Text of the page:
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But sentiments started to shift Thursday as the volume of shares being returned to the lenders outstripped the number being borrowed, Smith said. The cost to borrow Facebook shares also has been declining, a sign that short-selling demand is waning.

Facebook’s stock might be finally bumping along its bottom,” Smith said.

Considering the heavy trading volume, Facebook’s stock would have fallen more dramatically if buyers hadn’t stepped in, said Louise Yamada, a technical analyst who runs her own research firm.

She suspects Facebook insiders are being careful not to flood the market with stock. “They’re smart enough to know if they sell at the same time, the stock would fall,” Yamada said.

It has been a rough run for Facebook. After one of the most-anticipated IPOs in history, Facebook had perhaps the most-botched stock market debut as glitches marred its first day of trading. Things have gotten progressively worse as Facebook’s market value has plunged by about $49 billion.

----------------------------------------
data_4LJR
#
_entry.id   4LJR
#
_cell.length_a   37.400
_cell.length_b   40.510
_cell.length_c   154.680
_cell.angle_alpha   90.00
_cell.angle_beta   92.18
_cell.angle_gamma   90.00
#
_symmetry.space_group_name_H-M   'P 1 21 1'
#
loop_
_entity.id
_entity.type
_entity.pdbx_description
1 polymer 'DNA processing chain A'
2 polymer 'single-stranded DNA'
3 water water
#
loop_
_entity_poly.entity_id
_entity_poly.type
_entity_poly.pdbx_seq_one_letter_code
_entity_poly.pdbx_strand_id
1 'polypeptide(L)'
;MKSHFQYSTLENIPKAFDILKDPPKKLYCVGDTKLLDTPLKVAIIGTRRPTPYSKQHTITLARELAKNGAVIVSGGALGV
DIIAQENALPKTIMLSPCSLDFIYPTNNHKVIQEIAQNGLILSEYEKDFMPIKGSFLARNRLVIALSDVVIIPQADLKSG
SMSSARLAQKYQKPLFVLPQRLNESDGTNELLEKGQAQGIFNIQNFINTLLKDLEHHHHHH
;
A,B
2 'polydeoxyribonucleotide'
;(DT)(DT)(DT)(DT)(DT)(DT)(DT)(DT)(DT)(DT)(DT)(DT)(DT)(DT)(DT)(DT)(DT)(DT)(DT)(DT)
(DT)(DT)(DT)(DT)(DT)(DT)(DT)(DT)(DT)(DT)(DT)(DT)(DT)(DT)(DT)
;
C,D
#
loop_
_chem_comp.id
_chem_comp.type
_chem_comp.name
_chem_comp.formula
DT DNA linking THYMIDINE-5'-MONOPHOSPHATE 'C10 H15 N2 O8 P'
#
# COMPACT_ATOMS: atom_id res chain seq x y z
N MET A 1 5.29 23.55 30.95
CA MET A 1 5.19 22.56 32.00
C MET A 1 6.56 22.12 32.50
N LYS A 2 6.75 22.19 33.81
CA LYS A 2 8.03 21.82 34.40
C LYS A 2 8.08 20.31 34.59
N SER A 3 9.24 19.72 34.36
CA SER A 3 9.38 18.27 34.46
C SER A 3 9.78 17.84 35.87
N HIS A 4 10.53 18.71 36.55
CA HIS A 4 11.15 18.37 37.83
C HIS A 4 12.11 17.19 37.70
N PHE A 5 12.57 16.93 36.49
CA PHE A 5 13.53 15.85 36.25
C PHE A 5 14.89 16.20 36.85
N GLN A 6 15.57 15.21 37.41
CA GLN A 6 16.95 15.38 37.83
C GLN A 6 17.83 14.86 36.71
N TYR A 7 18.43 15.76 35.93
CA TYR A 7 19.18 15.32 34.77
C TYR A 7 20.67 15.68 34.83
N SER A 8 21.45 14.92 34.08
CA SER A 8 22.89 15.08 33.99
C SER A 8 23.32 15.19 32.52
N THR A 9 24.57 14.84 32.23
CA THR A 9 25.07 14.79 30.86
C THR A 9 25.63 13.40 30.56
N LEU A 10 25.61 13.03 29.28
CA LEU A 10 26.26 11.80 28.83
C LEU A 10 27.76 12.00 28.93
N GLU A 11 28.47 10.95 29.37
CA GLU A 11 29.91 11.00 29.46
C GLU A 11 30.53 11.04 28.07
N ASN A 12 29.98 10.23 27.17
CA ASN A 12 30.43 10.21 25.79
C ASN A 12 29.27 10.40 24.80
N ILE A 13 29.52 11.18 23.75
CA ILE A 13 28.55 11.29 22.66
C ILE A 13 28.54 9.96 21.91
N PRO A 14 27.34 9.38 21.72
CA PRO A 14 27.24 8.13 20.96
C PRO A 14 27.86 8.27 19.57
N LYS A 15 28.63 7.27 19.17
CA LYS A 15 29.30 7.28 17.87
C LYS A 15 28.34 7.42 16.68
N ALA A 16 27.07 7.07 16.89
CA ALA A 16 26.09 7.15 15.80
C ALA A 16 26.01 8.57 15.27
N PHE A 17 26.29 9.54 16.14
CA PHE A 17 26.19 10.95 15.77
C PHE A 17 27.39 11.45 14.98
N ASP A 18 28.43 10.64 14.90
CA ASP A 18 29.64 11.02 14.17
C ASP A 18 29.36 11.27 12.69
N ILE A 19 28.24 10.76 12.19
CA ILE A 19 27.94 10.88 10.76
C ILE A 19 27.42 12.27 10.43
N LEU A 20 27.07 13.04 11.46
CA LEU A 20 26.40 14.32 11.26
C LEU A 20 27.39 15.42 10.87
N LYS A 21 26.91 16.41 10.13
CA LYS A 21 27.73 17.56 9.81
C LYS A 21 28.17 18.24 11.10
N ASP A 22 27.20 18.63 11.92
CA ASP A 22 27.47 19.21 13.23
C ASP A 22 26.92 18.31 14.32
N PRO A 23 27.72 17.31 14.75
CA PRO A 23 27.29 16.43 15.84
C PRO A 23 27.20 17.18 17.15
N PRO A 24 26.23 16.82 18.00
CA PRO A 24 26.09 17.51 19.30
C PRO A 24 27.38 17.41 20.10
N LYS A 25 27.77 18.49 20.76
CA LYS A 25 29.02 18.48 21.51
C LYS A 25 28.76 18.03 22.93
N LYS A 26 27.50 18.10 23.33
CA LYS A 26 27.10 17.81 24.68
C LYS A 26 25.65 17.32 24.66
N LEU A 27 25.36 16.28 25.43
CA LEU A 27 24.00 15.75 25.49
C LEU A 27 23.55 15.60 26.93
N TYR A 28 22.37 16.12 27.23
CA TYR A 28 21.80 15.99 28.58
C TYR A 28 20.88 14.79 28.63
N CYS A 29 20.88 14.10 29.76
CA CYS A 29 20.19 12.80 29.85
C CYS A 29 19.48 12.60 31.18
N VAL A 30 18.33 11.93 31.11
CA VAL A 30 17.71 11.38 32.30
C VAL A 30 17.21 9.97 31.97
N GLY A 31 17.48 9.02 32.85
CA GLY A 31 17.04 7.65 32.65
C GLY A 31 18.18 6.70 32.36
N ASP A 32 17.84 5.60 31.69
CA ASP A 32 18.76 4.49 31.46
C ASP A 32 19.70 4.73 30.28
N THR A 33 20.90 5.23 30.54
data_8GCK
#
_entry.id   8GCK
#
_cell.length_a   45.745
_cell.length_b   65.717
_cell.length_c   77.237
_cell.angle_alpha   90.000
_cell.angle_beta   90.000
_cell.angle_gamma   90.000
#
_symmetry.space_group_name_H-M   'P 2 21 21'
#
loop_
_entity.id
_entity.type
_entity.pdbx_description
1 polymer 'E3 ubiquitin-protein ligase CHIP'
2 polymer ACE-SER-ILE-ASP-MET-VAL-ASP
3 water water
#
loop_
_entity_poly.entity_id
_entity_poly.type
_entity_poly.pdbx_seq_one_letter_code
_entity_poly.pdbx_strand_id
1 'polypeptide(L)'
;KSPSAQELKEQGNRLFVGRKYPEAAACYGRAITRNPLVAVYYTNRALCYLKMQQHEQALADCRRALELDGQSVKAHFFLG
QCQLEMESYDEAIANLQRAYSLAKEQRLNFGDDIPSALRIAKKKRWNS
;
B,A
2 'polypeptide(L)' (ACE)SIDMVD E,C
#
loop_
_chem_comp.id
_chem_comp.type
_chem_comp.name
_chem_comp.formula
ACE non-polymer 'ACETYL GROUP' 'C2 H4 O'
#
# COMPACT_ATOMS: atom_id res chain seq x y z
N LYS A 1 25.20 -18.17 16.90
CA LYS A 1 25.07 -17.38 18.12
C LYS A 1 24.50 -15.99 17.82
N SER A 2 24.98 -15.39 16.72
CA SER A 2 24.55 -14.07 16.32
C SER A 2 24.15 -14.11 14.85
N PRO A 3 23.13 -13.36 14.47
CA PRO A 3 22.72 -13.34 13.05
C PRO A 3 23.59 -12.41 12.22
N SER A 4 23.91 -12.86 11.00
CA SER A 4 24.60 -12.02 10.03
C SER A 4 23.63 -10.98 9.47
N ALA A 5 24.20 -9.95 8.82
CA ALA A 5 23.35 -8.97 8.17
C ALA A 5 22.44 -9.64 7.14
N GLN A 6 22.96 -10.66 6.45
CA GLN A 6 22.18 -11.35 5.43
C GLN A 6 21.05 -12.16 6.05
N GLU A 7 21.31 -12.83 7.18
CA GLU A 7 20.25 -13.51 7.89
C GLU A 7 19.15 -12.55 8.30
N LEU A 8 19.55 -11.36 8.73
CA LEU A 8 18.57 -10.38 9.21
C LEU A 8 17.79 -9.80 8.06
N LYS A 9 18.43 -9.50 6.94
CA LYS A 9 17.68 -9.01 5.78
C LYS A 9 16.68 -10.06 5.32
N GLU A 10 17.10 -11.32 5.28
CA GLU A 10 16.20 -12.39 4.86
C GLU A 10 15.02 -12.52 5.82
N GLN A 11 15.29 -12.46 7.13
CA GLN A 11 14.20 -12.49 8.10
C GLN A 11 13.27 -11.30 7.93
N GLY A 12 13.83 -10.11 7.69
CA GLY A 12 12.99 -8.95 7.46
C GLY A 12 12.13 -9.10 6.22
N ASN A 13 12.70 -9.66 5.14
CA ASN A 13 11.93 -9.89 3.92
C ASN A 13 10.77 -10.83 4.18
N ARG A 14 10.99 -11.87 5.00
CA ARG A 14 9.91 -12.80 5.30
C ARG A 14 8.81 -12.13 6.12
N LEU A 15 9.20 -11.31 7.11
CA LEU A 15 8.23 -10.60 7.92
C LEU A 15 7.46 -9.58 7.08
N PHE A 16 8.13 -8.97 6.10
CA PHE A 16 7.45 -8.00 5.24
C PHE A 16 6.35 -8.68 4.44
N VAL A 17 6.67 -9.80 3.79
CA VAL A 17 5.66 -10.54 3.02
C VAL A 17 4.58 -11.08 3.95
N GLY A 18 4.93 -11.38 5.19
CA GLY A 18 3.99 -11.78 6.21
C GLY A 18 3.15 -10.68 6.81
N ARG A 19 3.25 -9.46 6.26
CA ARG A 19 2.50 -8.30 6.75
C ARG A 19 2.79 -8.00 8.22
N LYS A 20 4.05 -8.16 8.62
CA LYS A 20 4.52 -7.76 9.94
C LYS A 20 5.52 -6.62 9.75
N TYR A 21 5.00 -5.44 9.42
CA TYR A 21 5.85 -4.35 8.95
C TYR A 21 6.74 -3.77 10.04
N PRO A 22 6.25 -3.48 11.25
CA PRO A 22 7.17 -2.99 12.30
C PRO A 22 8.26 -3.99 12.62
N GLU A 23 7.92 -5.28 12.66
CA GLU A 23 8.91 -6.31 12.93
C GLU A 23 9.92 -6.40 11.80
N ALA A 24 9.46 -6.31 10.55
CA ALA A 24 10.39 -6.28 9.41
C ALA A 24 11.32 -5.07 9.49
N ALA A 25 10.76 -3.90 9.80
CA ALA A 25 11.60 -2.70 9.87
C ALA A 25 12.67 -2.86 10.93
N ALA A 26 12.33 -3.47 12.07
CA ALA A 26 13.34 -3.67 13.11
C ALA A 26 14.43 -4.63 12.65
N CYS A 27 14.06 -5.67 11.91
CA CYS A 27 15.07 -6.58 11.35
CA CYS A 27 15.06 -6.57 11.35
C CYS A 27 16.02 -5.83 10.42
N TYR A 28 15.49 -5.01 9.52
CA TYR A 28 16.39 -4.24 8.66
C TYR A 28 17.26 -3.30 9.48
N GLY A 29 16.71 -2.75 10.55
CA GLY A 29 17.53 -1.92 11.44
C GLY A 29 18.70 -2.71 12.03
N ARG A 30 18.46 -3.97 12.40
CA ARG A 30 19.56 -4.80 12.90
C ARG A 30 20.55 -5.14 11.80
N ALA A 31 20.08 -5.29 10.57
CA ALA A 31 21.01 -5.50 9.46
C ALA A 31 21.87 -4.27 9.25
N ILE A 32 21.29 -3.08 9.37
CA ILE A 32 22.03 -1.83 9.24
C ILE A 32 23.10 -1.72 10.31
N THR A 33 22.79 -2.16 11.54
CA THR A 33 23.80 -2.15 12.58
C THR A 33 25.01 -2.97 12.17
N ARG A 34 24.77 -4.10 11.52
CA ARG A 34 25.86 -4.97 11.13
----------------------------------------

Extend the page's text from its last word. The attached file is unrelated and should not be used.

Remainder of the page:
The downfall stems from doubts about Facebook’s ability to fend off intensifying competition from Internet search leader Google Inc. while trying to develop a plan for increasing the amount of revenue that it brings in from a worldwide audience of 955 million users.

The uncertainty means Facebook’s stock is likely to be volatile until the end of the year when the majority of the lockups expire. Hamadeh views the end of those selling constraints as a “dark cloud on the horizon.”

“There is no way around it. It’ll be painful,” he said. “But hopefully once that selling pressure is gone, it will find its floor and could be a basis for a more stable stock through 2013.”


AP Business Writer Bernard Condon in New York contributed to this story.